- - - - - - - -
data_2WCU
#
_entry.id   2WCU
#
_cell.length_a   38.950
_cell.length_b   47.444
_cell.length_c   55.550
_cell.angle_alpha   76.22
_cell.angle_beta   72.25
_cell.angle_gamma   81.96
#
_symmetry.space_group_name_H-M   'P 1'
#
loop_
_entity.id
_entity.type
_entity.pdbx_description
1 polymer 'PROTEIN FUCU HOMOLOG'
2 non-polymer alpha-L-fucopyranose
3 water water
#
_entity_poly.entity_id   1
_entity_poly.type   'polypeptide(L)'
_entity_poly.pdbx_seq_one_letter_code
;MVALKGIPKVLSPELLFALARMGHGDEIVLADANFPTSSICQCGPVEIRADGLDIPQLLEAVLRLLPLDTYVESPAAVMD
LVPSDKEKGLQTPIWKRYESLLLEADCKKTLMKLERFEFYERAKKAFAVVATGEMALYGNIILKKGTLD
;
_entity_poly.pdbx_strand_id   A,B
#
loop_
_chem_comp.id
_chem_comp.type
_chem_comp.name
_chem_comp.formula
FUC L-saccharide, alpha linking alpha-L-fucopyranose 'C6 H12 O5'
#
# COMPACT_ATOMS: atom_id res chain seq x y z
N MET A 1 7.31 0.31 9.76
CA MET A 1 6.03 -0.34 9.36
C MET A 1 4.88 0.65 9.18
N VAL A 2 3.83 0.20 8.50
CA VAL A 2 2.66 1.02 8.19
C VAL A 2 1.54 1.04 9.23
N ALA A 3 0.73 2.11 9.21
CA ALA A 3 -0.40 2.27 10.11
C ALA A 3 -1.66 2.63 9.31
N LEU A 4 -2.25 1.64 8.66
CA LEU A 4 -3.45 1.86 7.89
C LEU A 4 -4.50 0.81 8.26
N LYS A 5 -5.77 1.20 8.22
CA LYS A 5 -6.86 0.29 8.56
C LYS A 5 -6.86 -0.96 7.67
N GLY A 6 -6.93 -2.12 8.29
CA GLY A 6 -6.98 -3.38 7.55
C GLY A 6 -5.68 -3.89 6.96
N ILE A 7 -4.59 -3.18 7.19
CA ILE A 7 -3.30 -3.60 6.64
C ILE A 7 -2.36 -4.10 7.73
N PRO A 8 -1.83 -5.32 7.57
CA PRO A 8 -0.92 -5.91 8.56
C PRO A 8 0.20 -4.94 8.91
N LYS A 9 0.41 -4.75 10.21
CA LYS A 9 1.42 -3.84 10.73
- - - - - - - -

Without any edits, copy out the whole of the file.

data_2WCU
#
_entry.id   2WCU
#
_cell.length_a   38.950
_cell.length_b   47.444
_cell.length_c   55.550
_cell.angle_alpha   76.22
_cell.angle_beta   72.25
_cell.angle_gamma   81.96
#
_symmetry.space_group_name_H-M   'P 1'
#
loop_
_entity.id
_entity.type
_entity.pdbx_description
1 polymer 'PROTEIN FUCU HOMOLOG'
2 non-polymer alpha-L-fucopyranose
3 water water
#
_entity_poly.entity_id   1
_entity_poly.type   'polypeptide(L)'
_entity_poly.pdbx_seq_one_letter_code
;MVALKGIPKVLSPELLFALARMGHGDEIVLADANFPTSSICQCGPVEIRADGLDIPQLLEAVLRLLPLDTYVESPAAVMD
LVPSDKEKGLQTPIWKRYESLLLEADCKKTLMKLERFEFYERAKKAFAVVATGEMALYGNIILKKGTLD
;
_entity_poly.pdbx_strand_id   A,B
#
loop_
_chem_comp.id
_chem_comp.type
_chem_comp.name
_chem_comp.formula
FUC L-saccharide, alpha linking alpha-L-fucopyranose 'C6 H12 O5'
#
# COMPACT_ATOMS: atom_id res chain seq x y z
N MET A 1 7.31 0.31 9.76
CA MET A 1 6.03 -0.34 9.36
C MET A 1 4.88 0.65 9.18
N VAL A 2 3.83 0.20 8.50
CA VAL A 2 2.66 1.02 8.19
C VAL A 2 1.54 1.04 9.23
N ALA A 3 0.73 2.11 9.21
CA ALA A 3 -0.40 2.27 10.11
C ALA A 3 -1.66 2.63 9.31
N LEU A 4 -2.25 1.64 8.66
CA LEU A 4 -3.45 1.86 7.89
C LEU A 4 -4.50 0.81 8.26
N LYS A 5 -5.77 1.20 8.22
CA LYS A 5 -6.86 0.29 8.56
C LYS A 5 -6.86 -0.96 7.67
N GLY A 6 -6.93 -2.12 8.29
CA GLY A 6 -6.98 -3.38 7.55
C GLY A 6 -5.68 -3.89 6.96
N ILE A 7 -4.59 -3.18 7.19
CA ILE A 7 -3.30 -3.60 6.64
C ILE A 7 -2.36 -4.10 7.73
N PRO A 8 -1.83 -5.32 7.57
CA PRO A 8 -0.92 -5.91 8.56
C PRO A 8 0.20 -4.94 8.91
N LYS A 9 0.41 -4.75 10.21
CA LYS A 9 1.42 -3.84 10.73